ELIAS BENDA, OPINIONS EDITOR On July 17, marijuana was decriminalized (NOT legalized), in Washington, D.C. It is no longer a criminal offense, even if you are under the age of 18, to possess an ounce or less of pot or to smoke it in the privacy of your own home. (Smoking in public is still an arrestable offense.) The new punishment consists of a $25 dollar fine — less than the $300 fine for underage possession of alcohol, according to Nolo, Law for All — and a call or letter to your parents/guardians.
What does this mean for the youth of D.C.?
It means that young students and citizens do not need to worry about obtaining a criminal record or accruing jail time for what many see as a small, victimless crime. This is important for the success of DC students. A criminal record for something as trivial as marijuana possession or use can jeopardize a student’s future when it comes to higher education or employment.
This matters in a city that has the highest per capita marijuana arrests in the country, and an unnecessary concentration of tax dollars and police hours focused on targeting those using a drug that is recreationally legal in two states and already used for medical purposes in the District.
One of the biggest reasons the D.C. council proposed and passed this law is because of a racially skewed history of marijuana arrests. Of those arrested for marijuana possession in 2007, 91% were black. For a crime that is committed in relatively equal numbers for each race, this statistic is shocking. It shows a flaw in the law, in policing, and in a racially skewed societal mindset, most recently exemplified by the murder of Michael Brown and the subsequent protests in Ferguson, Missouri.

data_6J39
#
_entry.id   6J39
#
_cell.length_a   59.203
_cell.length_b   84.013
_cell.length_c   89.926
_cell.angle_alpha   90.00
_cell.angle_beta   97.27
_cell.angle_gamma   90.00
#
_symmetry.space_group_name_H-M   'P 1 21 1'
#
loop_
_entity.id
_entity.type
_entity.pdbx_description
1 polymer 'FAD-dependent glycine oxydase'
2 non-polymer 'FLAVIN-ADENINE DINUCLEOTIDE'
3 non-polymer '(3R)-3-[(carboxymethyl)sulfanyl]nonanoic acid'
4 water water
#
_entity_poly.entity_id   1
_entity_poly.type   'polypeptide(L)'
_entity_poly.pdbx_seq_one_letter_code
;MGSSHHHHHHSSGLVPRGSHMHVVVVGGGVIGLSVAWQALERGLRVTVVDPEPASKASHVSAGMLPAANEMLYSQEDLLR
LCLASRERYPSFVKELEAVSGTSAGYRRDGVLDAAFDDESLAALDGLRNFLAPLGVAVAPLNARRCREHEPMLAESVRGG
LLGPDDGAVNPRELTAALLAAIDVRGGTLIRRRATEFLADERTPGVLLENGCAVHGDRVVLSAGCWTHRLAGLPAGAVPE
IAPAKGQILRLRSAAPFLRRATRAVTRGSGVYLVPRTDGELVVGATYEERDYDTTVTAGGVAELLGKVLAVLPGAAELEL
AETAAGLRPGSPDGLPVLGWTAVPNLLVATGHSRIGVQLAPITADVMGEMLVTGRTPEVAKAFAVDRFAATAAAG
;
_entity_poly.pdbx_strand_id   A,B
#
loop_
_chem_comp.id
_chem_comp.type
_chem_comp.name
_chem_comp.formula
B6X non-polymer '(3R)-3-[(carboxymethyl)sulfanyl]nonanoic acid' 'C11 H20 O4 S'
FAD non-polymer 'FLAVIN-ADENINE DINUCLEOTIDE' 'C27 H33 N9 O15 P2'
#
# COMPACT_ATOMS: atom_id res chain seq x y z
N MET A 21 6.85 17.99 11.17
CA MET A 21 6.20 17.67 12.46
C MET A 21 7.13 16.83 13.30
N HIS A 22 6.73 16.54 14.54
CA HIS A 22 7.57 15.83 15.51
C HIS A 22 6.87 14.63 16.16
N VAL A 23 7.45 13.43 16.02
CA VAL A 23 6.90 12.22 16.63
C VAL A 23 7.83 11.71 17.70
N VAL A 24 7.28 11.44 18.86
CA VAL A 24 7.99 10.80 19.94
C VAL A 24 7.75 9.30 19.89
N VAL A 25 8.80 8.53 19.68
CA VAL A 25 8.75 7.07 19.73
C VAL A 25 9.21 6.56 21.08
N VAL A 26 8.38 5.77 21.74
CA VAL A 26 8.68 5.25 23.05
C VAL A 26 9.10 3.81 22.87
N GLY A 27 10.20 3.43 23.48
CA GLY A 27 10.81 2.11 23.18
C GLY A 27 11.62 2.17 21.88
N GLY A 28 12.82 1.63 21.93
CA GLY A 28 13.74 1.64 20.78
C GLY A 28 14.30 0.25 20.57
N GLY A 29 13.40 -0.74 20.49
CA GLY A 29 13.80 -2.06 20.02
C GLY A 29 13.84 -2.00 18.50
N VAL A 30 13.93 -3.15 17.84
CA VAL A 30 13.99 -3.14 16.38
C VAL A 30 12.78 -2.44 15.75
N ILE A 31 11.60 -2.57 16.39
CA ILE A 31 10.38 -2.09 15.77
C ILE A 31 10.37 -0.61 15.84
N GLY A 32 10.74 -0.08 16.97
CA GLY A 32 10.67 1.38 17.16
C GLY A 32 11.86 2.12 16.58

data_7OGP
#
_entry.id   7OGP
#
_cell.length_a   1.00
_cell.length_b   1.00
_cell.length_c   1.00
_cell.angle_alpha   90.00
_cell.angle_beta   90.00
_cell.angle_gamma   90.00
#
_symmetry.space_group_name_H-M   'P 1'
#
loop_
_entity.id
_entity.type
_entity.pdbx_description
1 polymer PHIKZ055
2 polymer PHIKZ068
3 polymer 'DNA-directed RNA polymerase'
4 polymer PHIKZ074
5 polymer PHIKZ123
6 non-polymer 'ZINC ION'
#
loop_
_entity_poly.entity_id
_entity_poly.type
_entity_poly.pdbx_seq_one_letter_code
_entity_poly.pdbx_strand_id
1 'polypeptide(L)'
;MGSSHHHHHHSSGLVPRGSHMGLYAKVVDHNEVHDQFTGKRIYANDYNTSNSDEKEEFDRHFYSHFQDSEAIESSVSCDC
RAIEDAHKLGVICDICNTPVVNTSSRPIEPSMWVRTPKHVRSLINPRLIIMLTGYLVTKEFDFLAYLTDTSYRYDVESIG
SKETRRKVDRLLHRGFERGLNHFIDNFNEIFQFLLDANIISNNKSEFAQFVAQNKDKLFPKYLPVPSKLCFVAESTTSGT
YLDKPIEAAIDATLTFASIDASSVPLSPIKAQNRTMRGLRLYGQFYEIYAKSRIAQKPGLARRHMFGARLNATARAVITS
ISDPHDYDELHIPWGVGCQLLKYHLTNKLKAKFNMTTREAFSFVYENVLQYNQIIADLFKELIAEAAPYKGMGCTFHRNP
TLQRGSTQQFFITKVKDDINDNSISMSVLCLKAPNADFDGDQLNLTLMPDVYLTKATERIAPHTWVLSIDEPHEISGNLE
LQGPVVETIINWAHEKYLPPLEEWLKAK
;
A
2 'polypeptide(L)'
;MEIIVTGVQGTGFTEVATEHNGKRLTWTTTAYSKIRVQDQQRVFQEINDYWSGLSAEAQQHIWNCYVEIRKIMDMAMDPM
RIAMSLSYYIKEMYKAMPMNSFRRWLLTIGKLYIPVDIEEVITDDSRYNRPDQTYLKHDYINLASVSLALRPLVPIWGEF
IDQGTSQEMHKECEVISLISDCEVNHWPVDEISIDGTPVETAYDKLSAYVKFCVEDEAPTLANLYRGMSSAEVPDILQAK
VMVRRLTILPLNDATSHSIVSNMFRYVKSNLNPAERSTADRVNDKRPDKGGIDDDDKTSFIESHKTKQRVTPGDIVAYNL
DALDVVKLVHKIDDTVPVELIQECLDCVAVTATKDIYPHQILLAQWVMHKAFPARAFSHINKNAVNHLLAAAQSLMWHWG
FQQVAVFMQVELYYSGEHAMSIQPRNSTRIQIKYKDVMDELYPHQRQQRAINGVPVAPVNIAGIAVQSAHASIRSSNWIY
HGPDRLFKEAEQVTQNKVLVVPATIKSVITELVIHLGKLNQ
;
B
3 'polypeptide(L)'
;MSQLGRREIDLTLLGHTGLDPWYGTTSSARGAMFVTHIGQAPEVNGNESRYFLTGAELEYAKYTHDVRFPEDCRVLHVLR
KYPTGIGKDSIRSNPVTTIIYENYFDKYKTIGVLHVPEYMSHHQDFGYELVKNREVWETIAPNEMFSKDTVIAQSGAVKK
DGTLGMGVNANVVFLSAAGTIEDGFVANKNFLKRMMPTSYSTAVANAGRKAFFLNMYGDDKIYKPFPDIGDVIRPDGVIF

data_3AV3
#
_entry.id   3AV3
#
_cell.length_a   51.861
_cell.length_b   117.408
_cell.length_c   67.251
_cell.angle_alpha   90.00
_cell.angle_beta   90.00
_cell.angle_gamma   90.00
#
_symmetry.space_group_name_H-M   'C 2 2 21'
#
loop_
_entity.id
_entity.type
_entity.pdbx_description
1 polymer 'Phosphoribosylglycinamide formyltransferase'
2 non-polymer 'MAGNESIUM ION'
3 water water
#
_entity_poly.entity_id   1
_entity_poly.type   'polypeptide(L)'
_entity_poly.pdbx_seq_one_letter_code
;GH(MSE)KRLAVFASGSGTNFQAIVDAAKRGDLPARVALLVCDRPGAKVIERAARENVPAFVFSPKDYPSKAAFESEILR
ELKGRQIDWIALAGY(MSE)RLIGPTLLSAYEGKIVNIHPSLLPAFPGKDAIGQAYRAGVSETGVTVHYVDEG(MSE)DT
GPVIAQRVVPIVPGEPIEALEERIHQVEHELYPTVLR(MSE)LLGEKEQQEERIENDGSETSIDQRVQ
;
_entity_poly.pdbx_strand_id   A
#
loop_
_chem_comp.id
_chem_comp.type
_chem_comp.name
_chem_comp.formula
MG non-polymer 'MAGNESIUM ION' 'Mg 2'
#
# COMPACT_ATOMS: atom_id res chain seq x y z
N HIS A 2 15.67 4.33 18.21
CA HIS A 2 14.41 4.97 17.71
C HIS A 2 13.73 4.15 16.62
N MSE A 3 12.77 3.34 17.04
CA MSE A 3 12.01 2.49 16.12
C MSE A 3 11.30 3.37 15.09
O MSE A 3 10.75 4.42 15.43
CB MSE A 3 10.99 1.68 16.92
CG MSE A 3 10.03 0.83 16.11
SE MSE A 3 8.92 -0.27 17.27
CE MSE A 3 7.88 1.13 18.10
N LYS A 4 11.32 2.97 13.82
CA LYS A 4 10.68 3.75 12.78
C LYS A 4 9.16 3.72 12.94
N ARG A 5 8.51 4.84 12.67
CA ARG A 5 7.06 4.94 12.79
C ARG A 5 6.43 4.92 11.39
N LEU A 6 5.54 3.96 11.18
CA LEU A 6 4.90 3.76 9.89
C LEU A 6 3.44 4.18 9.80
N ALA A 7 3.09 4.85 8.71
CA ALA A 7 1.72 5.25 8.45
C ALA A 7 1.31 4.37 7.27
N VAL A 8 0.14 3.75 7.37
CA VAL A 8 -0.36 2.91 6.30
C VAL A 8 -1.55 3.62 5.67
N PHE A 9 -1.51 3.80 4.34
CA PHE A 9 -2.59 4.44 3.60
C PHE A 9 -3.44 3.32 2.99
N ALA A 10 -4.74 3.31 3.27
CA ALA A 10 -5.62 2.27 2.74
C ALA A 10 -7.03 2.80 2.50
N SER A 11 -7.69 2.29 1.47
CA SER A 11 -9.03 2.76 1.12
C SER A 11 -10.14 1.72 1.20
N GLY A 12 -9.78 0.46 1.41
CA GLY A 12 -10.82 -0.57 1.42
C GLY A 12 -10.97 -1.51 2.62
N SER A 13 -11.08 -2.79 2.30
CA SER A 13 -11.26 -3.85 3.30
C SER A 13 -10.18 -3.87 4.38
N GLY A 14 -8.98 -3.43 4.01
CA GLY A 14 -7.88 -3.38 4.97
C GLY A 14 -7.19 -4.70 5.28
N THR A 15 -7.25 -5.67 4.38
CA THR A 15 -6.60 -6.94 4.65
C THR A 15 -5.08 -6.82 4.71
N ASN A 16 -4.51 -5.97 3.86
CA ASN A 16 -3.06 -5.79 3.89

D.C. officials did the right thing in decriminalization, because they have hit two birds with one stone. They eliminated the criminal penalty for a relatively harmless drug and simultaneously combated one aspect of racial disparity in the criminal justice system.
For students at Wilson, it’s important to be clear on one point: “It’s still illegal to bring it [weed] into a school environment,” Principal Pete Cahall said. Regardless, he acknowledged that in countering the racist trend it is ultimately a positive step forward.
Graphic by Sarah Torresen and Jane Martin